ID :
Sun, 09/07/2008 - 11:30
Auther :

Obama for streamlining H2B visa process

Sridhar Krishnaswami

Washington, Sept 6 (PTI) Driving home the point that he
is for creating jobs in the U.S., Democratic Presidential
nominee Barack Obama has favoured streamlining the process for
the high-skilled H2B visas for Indians and other foreigners to
make sure that employers were not "gaming" the system.

"For those who don't know, the H2B visa programme is the
programme whereby people with specialised skills, foreign
nationals with specialised skills, are supposed to be able to
come in and be sponsored by their employer. That's the idea,"
he said at a campaign event in Duryea, Pennsylvania Friday.

Noting that there are some "highly specialised" areas
meant to be covered under it, the Illinois Senator said:"Let's
say, you know, you need a nuclear physicist in a particular
area, and you just can't find one. And it turns out there's a
guy who is Indian, who fits the bill. And you've gone out and
you've tried to recruit people. ... And your business needs
this. That's what the H2B visa is supposed to be for."

However, he said, the "problem" is that if employers want
"to game the system, they might decide... We'll get a software
engineer from India, even though there are a bunch of software
engineers here... because we can pay him or her less. And that
then undercuts the labour market and wages" in the US.

Obama's remarks were actually in an obvious reference to
the H1B visa category in which software engineers would fit
into. It is unclear whether the Senator had inadvertently
strayed into the realm of H1B visas in the course of making
his thoughts on the issue known, but he made it clear he will
ensure that the high skilled visas will not be manipulated.

He was asked to comment on reports that businesses are
pressuring the Bush administration to change the ways about
determining the employment status where businesses would grant
H2B status instead of having a state agency ascertain if there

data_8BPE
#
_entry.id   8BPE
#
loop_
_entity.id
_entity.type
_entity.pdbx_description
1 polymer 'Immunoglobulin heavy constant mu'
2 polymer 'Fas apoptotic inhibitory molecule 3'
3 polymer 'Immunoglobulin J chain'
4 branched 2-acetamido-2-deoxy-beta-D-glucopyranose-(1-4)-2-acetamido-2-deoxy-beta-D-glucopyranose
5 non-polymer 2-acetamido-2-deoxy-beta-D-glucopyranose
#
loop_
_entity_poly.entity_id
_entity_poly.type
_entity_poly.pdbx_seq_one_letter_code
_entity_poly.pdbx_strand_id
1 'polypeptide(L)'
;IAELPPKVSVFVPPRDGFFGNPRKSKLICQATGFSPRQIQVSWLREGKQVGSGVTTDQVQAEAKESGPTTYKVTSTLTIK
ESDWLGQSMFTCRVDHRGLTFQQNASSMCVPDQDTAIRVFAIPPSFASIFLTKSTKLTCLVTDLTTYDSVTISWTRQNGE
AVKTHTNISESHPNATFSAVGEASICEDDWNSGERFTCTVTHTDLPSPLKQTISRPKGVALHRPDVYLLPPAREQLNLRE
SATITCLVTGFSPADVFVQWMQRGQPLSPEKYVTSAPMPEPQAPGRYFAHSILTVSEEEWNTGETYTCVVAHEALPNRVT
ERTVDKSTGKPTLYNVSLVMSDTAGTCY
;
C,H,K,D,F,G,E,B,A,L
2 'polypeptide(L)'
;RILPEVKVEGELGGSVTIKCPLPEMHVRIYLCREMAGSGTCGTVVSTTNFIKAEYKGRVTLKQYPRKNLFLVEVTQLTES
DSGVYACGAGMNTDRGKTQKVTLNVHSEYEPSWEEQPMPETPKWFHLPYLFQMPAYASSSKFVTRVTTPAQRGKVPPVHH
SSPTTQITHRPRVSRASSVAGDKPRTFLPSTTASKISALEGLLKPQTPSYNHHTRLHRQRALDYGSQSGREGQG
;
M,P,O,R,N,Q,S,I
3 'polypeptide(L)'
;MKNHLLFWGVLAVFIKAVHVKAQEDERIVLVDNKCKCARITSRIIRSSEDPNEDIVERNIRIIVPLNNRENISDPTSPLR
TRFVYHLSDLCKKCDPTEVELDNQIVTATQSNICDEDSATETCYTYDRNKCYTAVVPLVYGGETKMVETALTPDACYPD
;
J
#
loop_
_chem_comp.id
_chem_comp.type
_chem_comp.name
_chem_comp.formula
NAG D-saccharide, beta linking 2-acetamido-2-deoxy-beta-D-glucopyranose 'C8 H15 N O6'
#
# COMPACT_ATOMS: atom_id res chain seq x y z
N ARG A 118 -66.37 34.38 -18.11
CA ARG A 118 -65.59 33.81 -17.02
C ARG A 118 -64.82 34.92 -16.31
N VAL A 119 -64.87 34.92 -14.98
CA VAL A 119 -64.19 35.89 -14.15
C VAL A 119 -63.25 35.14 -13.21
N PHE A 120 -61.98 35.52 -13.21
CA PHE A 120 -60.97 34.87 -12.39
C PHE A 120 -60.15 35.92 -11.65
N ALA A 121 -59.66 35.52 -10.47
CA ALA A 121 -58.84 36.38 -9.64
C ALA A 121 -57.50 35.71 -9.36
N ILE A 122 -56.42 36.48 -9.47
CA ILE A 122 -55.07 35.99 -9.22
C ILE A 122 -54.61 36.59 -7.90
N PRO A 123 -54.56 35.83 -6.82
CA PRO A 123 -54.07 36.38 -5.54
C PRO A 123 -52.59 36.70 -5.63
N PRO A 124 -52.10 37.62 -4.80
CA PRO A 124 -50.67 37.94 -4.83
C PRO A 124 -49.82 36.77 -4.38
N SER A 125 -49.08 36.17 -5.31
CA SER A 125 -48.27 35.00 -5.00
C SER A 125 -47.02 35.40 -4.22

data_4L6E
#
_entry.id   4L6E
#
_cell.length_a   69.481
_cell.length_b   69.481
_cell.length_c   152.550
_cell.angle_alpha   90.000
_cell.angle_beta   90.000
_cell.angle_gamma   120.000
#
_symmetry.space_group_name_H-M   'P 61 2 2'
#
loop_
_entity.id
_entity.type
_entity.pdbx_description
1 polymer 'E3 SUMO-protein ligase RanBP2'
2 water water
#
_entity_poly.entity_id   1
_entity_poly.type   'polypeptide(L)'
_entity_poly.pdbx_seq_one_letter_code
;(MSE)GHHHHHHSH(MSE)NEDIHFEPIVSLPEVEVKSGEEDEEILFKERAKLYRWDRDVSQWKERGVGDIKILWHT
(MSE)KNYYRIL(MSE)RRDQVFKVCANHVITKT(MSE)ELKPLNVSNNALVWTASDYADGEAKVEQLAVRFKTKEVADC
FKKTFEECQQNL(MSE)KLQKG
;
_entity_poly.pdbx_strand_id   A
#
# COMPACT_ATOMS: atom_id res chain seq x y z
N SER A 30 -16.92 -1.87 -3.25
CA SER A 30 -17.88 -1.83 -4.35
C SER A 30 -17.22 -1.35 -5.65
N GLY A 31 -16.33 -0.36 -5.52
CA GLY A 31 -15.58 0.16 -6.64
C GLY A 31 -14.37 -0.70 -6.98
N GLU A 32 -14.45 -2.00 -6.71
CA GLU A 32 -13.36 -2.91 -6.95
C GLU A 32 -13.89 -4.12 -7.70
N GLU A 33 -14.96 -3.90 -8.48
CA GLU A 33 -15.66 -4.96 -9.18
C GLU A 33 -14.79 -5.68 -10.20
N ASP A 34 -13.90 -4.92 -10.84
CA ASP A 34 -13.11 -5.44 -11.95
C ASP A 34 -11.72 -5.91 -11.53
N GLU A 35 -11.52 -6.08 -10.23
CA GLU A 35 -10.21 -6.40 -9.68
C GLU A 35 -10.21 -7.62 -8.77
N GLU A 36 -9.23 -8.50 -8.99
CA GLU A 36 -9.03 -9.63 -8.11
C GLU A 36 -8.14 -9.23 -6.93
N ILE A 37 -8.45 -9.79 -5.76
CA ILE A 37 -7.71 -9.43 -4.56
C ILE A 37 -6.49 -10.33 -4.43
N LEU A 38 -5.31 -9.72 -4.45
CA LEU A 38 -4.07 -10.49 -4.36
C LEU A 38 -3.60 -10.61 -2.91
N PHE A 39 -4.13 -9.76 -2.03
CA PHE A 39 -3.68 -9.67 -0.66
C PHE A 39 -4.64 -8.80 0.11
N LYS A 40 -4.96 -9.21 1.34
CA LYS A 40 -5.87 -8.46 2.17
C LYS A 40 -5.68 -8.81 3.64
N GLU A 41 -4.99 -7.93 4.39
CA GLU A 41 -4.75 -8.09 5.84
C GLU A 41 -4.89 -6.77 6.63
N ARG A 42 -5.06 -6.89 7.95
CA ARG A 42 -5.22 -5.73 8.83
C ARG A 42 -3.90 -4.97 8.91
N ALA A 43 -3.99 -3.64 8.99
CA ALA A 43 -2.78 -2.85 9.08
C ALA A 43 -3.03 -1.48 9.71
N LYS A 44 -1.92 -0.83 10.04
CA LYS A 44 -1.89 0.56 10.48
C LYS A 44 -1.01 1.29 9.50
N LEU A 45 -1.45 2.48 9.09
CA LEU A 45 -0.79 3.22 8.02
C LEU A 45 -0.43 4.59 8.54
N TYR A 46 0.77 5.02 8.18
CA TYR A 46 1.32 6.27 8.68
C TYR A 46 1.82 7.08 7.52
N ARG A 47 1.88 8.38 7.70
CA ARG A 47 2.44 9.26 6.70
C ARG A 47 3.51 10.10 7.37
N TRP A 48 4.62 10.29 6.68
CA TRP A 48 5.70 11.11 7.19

is a need.

The H-2B visa category allows U.S. employers in
industries with peak load, seasonal or intermittent needs to
augment their existing labour force with temporary workers.
Typically, H-2B workers fill labour needs in occupational
areas such as construction, health care, landscaping,
manufacturing, food service and processing and resort and
hospitality services.

"... I want to return it (H2B) to its purpose, which is
to make sure that it is only for these very specialised jobs
where there is a shortage" in the United States, Obama said.

He said it is also important to remember the fact that
U.S. really had a "shortage" of PhDs, scientists and
engineers. "We really do have a shortage of certain key
occupations that, if we want to continue to grow, we've got to
develop our kids here," Obama continued, still perhaps having
in mind the H1B visa that covers architects, engineers,
computer experts, accountants, doctors and college professors.

"We've got to make sure that they are being pushed into
the high-skill, high-wage jobs of the future. And that's got
to be a group effort. The government can do some things.
Paying teachers more, giving them more support, making sure
that they're certified in the subjects that they teach, making
college more affordable. Those are all critical areas."

Obama said the U.S. has a "continual" nursing shortage,
"not because there aren't people here who could be great
nurses. The problem is we pay our nurse educators so little,
that there aren't enough slots to train the nurses that we
need. And nursing -- working conditions for nurses aren't good
enough to attract enough people into the profession.

"So we end up bringing thousands of nurses from other
countries, which by the way those countries themselves need
nurses. So they really need to be nursing back home. But the
problem is we're just not providing the incentives that are
going to create more nurses," the Democrat said.

"I want to start creating jobs here in the United
States. That's going to be my central focus when I'm president
of the United States," he said.